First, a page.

In a column late last year, I said that I would be writing about Jordan Bennett’s remarkable new exhibition at AGNS, Ketu’ elmita’jik (They Want to Come Home). The exhibition runs until March 31, and I’m pleased to be getting to it now. Bennet, who is Mi’kmaw from Stephenville, Newfoundland, now lives in Halifax.
In this exhibition, he makes full use of the gallery’s architecture to create an immersive environment where traditional Mi’kmaq and Beothuk design motifs take on new life through a physical, graphic and conceptual extension through time and space.
A dialogue with his ancestors as much as a contemporary expression by a living artist, the exhibition thinks about the history of the Mi’kmaw peoples, their stories and their interactions with the Europeans who now live on their land. The show is also a dialogue with the artist he admires who preceded him, many of whose works are on view in mezzanine gallery above the room where Bennett’s project is on display.
Artists like Arlene “Dozay” Christmas, Alan Syliboy, Jerry Evans, and Charles Doucette inform Bennet’s practice as much as do the historical works that are his subjects in this exhibition, the objects that want to come home. “I think what we’re all trying to do is figure out our place in the world,” he told me last fall. “It’s through this visual culture that we’re trying to understand and to make this visual language speak to further generations.”
Bennett is also thinking about the Beothuk, the nation that inhabited his home of Newfoundland, and whose distinct culture did not survive contact with Europeans. Both the Beothuk and the Mi’kmaq peoples used bold graphics in their traditional crafts, which were often objects made from wood, grass, bark and quills, objects designed to be both beautiful and useful. And being useful, they wore out. Making objects was a process of constant renewal.
With our Western habit of collecting objects in museums the natural life span of cultural artifacts is slowed, objects are preserved, not used. Post-contact, many Mi’kmaw artisans created objects for European trade. In Victorian England, chair seats and backs were often commissioned in traditional quillwork, as were baskets and other small domestic items. Bennett believes that these makers observed the Western habit of collecting and used it for their own purposes.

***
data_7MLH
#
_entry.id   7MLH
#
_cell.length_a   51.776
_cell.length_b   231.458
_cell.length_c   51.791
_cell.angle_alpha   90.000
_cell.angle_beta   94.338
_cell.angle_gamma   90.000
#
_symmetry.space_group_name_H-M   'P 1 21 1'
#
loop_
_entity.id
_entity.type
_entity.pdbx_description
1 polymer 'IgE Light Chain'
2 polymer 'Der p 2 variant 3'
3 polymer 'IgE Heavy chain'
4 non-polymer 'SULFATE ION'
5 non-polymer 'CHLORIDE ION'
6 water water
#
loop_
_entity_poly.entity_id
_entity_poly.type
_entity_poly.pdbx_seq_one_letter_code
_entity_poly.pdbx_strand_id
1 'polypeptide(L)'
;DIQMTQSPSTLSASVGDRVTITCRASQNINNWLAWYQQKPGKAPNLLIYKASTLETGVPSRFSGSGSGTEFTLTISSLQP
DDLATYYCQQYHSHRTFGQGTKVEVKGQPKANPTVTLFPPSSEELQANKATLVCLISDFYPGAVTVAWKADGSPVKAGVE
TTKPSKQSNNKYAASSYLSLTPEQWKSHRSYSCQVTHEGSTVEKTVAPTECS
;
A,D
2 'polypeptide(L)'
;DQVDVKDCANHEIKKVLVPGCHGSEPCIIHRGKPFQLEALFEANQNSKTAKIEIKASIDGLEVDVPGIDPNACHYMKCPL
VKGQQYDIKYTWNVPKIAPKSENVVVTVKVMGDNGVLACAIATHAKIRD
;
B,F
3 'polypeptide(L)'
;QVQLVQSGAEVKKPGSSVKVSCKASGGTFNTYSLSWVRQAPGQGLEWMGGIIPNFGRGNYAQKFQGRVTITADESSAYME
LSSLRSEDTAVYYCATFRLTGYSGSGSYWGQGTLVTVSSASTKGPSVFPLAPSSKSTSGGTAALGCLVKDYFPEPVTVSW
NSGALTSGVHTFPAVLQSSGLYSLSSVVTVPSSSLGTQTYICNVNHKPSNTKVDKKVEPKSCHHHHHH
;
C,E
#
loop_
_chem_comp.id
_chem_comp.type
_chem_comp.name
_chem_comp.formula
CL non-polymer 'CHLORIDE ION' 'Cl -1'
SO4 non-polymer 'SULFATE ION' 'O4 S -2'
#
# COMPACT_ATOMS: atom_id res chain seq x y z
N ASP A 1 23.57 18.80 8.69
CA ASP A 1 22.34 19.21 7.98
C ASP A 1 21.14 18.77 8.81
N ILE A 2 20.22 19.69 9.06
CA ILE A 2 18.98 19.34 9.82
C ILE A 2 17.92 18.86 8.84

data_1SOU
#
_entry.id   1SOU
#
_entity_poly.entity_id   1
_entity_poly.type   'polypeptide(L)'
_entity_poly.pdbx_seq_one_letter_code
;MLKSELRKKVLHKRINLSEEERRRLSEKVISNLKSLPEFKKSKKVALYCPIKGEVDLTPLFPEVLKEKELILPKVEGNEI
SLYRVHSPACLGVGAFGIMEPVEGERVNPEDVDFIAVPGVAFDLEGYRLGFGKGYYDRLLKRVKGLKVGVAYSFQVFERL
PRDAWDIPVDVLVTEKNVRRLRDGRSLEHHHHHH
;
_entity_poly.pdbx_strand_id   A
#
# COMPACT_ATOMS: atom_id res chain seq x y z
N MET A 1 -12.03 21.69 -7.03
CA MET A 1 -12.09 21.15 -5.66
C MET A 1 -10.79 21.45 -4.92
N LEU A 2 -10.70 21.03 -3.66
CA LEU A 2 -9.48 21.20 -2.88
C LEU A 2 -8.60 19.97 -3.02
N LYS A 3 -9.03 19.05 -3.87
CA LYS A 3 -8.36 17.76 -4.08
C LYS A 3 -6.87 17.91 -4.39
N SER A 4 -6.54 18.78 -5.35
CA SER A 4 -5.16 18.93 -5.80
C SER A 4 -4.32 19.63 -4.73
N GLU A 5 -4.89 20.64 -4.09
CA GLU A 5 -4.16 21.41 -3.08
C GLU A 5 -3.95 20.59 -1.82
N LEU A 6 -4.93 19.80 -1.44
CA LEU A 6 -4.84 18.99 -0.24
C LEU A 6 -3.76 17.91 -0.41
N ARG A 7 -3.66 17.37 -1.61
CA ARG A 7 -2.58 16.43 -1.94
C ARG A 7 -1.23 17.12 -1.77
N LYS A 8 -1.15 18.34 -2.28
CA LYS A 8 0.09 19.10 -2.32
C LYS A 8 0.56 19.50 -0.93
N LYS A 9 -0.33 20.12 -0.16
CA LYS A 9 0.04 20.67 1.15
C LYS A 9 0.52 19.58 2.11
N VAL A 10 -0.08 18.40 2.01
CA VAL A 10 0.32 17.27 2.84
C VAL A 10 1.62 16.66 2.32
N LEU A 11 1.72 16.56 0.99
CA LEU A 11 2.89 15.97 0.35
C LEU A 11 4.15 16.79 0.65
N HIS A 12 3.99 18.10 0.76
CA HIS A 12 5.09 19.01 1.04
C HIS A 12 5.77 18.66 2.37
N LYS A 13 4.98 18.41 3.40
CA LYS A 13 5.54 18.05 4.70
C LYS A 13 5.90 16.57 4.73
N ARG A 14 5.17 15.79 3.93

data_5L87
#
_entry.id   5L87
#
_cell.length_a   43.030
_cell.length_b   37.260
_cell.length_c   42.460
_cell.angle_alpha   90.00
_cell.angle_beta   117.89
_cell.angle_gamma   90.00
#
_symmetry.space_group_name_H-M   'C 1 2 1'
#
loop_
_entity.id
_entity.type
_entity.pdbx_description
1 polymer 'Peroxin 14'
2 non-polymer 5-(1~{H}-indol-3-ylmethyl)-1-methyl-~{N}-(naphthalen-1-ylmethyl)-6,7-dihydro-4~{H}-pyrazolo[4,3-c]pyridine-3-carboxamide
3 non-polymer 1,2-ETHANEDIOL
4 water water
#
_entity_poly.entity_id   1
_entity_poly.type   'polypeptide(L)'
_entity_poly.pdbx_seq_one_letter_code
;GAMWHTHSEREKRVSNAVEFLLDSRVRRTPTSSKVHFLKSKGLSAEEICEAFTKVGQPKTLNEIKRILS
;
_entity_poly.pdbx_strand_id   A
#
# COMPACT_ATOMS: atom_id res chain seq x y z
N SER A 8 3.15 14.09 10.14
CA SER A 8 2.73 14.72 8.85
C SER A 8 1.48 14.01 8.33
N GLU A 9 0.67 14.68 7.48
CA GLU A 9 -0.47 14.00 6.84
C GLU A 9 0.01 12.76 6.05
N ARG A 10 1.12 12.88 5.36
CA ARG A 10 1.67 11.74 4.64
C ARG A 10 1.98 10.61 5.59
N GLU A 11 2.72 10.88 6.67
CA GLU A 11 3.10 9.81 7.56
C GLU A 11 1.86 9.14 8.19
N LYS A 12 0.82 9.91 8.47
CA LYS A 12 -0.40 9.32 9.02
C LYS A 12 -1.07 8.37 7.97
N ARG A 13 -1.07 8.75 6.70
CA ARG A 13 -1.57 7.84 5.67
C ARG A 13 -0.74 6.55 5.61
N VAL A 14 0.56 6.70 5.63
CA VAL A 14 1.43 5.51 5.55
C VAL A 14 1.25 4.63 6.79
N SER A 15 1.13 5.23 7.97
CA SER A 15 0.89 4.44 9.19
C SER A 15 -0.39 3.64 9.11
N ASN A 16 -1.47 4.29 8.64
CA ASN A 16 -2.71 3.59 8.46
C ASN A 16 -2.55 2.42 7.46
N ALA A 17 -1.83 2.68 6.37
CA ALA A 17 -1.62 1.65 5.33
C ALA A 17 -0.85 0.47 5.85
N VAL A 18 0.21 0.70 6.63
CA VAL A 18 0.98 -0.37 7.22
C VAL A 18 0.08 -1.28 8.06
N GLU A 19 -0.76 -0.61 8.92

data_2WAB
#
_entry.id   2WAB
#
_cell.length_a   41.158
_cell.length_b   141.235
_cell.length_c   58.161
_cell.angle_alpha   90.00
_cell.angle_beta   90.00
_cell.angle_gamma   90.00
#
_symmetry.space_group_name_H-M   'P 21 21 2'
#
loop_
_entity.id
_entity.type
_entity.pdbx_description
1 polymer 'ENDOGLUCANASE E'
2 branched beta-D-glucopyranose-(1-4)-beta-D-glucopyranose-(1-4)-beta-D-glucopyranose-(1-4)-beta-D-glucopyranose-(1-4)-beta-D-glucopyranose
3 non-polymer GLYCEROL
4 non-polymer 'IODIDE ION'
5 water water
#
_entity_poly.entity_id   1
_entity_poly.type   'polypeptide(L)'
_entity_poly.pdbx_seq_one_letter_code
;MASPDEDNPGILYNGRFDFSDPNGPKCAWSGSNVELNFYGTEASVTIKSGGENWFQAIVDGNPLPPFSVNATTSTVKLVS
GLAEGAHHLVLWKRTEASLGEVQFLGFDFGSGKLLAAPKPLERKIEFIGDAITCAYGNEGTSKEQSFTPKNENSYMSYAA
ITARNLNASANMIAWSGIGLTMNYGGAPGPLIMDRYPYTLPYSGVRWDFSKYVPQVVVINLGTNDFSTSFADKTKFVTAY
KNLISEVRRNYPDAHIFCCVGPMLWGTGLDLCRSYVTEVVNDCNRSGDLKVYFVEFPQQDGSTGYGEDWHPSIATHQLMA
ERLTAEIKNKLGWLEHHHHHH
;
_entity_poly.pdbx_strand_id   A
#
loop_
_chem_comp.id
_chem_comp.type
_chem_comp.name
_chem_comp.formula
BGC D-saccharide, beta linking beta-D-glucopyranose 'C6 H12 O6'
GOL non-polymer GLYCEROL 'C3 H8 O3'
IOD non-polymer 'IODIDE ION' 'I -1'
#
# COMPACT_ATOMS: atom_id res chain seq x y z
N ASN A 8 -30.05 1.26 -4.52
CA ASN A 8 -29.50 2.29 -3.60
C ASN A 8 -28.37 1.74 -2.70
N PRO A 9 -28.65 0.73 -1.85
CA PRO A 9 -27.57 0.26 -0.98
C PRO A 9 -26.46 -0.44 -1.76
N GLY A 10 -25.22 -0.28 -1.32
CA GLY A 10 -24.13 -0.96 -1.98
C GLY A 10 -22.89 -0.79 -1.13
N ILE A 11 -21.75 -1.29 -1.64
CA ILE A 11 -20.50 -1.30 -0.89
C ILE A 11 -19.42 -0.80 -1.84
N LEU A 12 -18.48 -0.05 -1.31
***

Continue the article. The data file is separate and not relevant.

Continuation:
“The quillwork, I mean, it was being created through European consumption, like the porcupine chair seat covers,” he says. “There was a way to pass on this language, and it is embedded in all these objects. The way I like to think of it is that they knew what they were doing by putting them into objects that would then be collected. That way future generations can then see it and try to figure it out.”
Bennet has borrowed several quill seat covers from museum collections across Canada. They are mounted on the walls of the gallery, behind sheets of Plexiglas open on the sides. These objects and their designs, or as Bennett refers to them, stories, breath again.
The intricate patterns, their colours faded from time and use, are extended by Bennett, painted directly on the gallery’s walls in vibrant colours to approximate the originals. The eye is dazzled, and one is almost fooled into hearing the colours. And don’t be fooled by the seeming modernity of these colours. As Bennet says, “Well, there have been hot pink porcupine quills in existence since the early 1800s. We’ve been rocking them!”
In concert with Bennett’s drawings and paintings and ensconced within a narrow high gallery with open walls to the upper mezzanine that holds AGNS’s First Nations galleries, the extended objects spark a dialogue with the other artworks, with the artists that he looks to as his precursors.
In a talk at AGNS Bennett, suggested the wonderful analogy of an overflowing basket for the gallery space. This work is generous, wise and beautiful. And it rewards multiple visits with new insights. Viewers are immersed in Ketu’ elmita’jik (They Want to Come Home), and for those of us who have settled here in K’jipuktuk (Chebucto/Halifax), it is an important glimpse into the vibrant, living culture of the peoples on whose territory we have made our homes.